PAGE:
Seven of 15 former Soviet countries have become “consolidated authoritarian regimes”, says new report; fall in oil prices linked to lack of transparency, accountability
Author: Nate Schenkkan, Freedom House, Published on: 12 April 2016
"Nations in tansit 2016: Europe and Eurasia brace for impact", 12 April 2016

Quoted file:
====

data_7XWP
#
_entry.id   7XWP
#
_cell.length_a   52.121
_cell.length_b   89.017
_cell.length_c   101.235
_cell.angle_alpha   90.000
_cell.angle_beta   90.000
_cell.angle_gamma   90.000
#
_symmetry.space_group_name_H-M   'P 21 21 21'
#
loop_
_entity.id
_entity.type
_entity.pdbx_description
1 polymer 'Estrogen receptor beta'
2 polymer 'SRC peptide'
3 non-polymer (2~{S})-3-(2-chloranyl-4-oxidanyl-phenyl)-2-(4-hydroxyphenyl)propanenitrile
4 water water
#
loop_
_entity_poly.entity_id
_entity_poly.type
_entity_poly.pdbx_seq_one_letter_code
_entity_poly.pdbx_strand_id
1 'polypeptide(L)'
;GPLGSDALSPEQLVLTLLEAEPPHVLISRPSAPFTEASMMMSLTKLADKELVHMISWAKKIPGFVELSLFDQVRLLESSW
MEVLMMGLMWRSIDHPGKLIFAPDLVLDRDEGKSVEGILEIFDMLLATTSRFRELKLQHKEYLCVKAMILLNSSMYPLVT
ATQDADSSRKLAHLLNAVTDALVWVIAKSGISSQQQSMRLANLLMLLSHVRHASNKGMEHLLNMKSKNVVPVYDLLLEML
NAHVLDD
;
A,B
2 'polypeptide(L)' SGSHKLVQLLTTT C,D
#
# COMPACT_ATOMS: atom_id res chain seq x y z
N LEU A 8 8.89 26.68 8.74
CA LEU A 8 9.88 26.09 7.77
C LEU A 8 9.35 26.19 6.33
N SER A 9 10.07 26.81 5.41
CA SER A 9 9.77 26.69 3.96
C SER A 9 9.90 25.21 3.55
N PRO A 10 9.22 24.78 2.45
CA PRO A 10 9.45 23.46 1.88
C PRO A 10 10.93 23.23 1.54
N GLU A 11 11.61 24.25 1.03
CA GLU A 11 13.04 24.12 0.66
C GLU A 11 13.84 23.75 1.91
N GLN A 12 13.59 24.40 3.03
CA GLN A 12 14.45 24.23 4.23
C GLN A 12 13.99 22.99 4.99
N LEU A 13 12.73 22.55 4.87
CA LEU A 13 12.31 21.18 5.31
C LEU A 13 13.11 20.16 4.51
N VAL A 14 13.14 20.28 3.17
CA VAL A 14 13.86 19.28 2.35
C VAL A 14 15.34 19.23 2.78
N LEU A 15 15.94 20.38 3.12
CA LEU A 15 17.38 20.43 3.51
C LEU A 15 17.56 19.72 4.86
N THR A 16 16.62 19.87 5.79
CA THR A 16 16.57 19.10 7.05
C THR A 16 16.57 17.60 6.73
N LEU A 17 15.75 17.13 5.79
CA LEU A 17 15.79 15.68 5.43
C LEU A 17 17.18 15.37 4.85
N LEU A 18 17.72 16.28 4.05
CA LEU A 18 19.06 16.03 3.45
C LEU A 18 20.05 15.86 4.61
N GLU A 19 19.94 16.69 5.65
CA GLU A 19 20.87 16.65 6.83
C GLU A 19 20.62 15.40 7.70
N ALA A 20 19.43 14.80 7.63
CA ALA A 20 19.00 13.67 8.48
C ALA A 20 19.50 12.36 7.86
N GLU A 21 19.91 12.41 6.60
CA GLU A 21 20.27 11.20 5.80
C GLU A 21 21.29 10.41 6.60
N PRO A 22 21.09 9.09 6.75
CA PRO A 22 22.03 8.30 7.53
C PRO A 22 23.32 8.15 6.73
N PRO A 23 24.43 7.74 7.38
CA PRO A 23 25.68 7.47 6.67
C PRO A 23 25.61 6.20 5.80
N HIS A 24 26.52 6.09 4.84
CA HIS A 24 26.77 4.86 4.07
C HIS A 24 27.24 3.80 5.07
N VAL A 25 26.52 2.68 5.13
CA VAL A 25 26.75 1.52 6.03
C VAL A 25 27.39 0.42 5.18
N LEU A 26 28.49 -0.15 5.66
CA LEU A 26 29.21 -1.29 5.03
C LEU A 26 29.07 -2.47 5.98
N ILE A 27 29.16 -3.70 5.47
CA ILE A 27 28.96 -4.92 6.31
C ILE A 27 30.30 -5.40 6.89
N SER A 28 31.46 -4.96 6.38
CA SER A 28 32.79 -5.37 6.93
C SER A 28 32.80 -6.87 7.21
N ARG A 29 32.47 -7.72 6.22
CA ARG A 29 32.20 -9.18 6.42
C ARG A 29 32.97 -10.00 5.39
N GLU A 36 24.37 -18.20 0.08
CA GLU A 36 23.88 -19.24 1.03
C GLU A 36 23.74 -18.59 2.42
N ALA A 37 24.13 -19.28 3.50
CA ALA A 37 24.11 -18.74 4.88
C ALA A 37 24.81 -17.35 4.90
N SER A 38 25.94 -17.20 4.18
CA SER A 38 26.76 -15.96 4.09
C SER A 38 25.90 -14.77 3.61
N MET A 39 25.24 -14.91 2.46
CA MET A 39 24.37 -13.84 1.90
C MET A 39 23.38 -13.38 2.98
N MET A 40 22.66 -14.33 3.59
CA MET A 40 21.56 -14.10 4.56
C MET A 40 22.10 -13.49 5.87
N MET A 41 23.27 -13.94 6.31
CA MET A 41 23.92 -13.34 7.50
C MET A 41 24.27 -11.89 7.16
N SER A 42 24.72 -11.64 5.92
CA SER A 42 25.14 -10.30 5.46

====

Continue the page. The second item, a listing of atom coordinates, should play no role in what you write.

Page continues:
While illiberal nationalism rose in Europe, with Central European leaders closing borders and denouncing refugees and migrants as a threat to the nation, financial pressures brought about by falling oil prices and worker remittances undermined the economies of Russia and most former Soviet states. The risk is that these separate developments could converge, with the collapse of Eurasian states adding to Europe’s growing list of troubles...In the Eurasian half of the Nations in Transit region, the collapse in global commodity prices, especially oil, drove Russia into recession and triggered similarly desperate currency crises and budget shortfalls in the petrostates of Azerbaijan, Turkmenistan, and Kazakhstan. The decline rippled through the non-energy economies of the Eurasian periphery that are dependent on Russia through subsidies and migrant labor: Belarus, Kyrgyzstan, Tajikistan, and Uzbekistan...Seven of the 15 countries of the former Soviet Union are now consolidated authoritarian regimes at the very bottom of the Nations in Transit scale, with Democracy Scores approaching the worst-possible 7.00. Over 224 million people live in these countries, accounting for 77 percent of the total population of the former Soviet Union and 55 percent of the total population of the Nations in Transit coverage area.